What’s up with whiskey and watches?
The latest trend in luxury drinks is pairing your beverage with a limited-edition timepiece, db discovers.
How do you know it’s whiskey o’clock? Because your luxury bottle of Bourbon comes paired with a hand-crafted watch that lets you know exactly when it’s time to sit down with a glass of something on the rocks.
Few Spirits distillery in Chicago has teamed up with fellow Chicago business — watchmakers Oak & Oscar — to create a limited-edition watch incorporating pieces of barrel from an extremely small-run Bourbon production.
While from the front the sleek timepiece looks just like Oak & Oscar’s classic-styled ‘Olmsted’ watch, turn the piece over and you’ll find a wooden coin worked into the watch back. The wooden disc comes from a cask that was selected by the distillery for a single-barrel Bottled in Bond Bourbon release, meaning that whiskey fans can effectively wear a piece of history on their wrist.
As a final flourish, anyone who buys one of these watches also gets a bottle of Bourbon filled from that same single barrel.
Just 50 watches have been made, each priced at US$1,850.
Drinks brands seem to be increasingly aligning themselves with the world of luxury watches.
Earlier this week db reported that First Growth Bordeaux winery Château Latour has partnered with Switzerland’s oldest watchmaker to create a highly exclusive watch.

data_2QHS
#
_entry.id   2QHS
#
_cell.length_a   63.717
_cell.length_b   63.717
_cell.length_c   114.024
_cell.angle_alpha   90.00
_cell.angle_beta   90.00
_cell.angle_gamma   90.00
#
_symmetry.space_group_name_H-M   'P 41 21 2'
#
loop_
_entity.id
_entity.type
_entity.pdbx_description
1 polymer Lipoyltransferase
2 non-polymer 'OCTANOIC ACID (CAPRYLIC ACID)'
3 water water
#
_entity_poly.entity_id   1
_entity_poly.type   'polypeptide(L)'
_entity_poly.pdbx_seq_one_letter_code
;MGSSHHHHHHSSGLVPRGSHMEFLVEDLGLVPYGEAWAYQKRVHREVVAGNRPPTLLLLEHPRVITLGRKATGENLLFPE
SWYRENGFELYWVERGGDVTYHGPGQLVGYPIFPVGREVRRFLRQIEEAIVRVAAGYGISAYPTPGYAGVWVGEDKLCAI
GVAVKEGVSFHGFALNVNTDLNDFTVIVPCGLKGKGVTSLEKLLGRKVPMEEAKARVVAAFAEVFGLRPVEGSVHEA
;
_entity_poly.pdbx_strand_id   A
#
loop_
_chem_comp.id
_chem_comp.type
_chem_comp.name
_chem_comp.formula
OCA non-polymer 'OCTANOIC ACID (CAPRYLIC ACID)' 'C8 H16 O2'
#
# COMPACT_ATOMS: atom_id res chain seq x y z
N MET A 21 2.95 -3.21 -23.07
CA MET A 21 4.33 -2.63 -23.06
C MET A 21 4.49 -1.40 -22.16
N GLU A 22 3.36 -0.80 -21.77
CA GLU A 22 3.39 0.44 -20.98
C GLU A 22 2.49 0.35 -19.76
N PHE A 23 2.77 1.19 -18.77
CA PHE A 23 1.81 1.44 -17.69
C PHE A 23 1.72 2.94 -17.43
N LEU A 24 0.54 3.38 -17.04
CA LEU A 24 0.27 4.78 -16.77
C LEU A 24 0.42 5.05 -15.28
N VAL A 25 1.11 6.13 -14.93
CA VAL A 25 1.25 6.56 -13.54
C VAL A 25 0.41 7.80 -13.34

The real selling point? Pebbles from Latour’s vineyard were used to create the watch face, giving the wearer round-the-clock access to the winery’s terroir.
According to Swiss watchmaker Girard-Perregaux, each watch face took 30 hours to complete, with artisans carefully thinning the vineyard stones down to a 0.45mm sliver before mounting them on a brass base.
The Latour watch is not available to any old consumer with deep pockets. Instead it will be offered to private guests to the Left Bank château , as well as visitors to Girard-Perregaux’s villa in the Jura Mountains.
No price has been attached to the watch but only 18 have been made.
Drinks producers may be looking for ways to appeal to a younger generation of experience-inspired consumer. According to Anna Kim, global brand director at family-owned Cognac brand Camus, wealthy young consumers are seeking out products that help them to enjoy an experience.
“With drinkers becoming more discerning, they seek products that can authentically communicate their story, emphasising terroir and heritage,” Kim told the drinks business for a piece on whether Gen Z can rescue the Cognac category.